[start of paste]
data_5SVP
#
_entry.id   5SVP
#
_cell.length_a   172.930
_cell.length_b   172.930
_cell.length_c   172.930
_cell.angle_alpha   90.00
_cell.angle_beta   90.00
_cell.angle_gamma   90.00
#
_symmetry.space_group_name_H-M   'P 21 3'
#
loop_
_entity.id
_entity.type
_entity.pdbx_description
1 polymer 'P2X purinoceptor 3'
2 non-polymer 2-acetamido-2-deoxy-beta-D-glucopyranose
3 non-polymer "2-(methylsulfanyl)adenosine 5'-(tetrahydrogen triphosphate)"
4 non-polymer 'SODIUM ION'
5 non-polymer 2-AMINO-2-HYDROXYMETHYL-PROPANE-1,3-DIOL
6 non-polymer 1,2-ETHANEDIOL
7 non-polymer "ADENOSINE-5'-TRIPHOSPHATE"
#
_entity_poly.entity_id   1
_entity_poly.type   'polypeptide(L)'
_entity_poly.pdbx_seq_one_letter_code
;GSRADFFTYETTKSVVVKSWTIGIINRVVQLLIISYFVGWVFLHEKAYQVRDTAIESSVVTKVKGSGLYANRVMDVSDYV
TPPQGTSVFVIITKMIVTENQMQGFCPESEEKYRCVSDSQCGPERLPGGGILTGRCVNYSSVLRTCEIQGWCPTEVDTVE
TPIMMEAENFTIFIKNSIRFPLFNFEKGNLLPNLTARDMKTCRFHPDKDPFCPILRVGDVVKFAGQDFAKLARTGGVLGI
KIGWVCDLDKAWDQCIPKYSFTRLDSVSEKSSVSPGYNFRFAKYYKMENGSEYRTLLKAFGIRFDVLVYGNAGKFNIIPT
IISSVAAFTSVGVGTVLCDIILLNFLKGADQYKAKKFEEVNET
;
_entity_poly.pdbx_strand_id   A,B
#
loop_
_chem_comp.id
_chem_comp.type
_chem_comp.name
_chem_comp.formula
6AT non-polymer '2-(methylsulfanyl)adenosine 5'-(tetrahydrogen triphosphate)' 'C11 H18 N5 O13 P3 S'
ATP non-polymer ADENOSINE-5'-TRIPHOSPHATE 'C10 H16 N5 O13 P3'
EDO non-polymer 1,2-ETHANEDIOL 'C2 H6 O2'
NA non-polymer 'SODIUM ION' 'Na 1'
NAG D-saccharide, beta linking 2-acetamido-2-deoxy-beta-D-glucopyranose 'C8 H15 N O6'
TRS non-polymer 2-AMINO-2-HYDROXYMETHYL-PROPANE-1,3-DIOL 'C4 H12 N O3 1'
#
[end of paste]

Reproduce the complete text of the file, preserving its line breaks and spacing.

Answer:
data_5SVP
#
_entry.id   5SVP
#
_cell.length_a   172.930
_cell.length_b   172.930
_cell.length_c   172.930
_cell.angle_alpha   90.00
_cell.angle_beta   90.00
_cell.angle_gamma   90.00
#
_symmetry.space_group_name_H-M   'P 21 3'
#
loop_
_entity.id
_entity.type
_entity.pdbx_description
1 polymer 'P2X purinoceptor 3'
2 non-polymer 2-acetamido-2-deoxy-beta-D-glucopyranose
3 non-polymer "2-(methylsulfanyl)adenosine 5'-(tetrahydrogen triphosphate)"
4 non-polymer 'SODIUM ION'
5 non-polymer 2-AMINO-2-HYDROXYMETHYL-PROPANE-1,3-DIOL
6 non-polymer 1,2-ETHANEDIOL
7 non-polymer "ADENOSINE-5'-TRIPHOSPHATE"
#
_entity_poly.entity_id   1
_entity_poly.type   'polypeptide(L)'
_entity_poly.pdbx_seq_one_letter_code
;GSRADFFTYETTKSVVVKSWTIGIINRVVQLLIISYFVGWVFLHEKAYQVRDTAIESSVVTKVKGSGLYANRVMDVSDYV
TPPQGTSVFVIITKMIVTENQMQGFCPESEEKYRCVSDSQCGPERLPGGGILTGRCVNYSSVLRTCEIQGWCPTEVDTVE
TPIMMEAENFTIFIKNSIRFPLFNFEKGNLLPNLTARDMKTCRFHPDKDPFCPILRVGDVVKFAGQDFAKLARTGGVLGI
KIGWVCDLDKAWDQCIPKYSFTRLDSVSEKSSVSPGYNFRFAKYYKMENGSEYRTLLKAFGIRFDVLVYGNAGKFNIIPT
IISSVAAFTSVGVGTVLCDIILLNFLKGADQYKAKKFEEVNET
;
_entity_poly.pdbx_strand_id   A,B
#
loop_
_chem_comp.id
_chem_comp.type
_chem_comp.name
_chem_comp.formula
6AT non-polymer '2-(methylsulfanyl)adenosine 5'-(tetrahydrogen triphosphate)' 'C11 H18 N5 O13 P3 S'
ATP non-polymer ADENOSINE-5'-TRIPHOSPHATE 'C10 H16 N5 O13 P3'
EDO non-polymer 1,2-ETHANEDIOL 'C2 H6 O2'
NA non-polymer 'SODIUM ION' 'Na 1'
NAG D-saccharide, beta linking 2-acetamido-2-deoxy-beta-D-glucopyranose 'C8 H15 N O6'
TRS non-polymer 2-AMINO-2-HYDROXYMETHYL-PROPANE-1,3-DIOL 'C4 H12 N O3 1'
#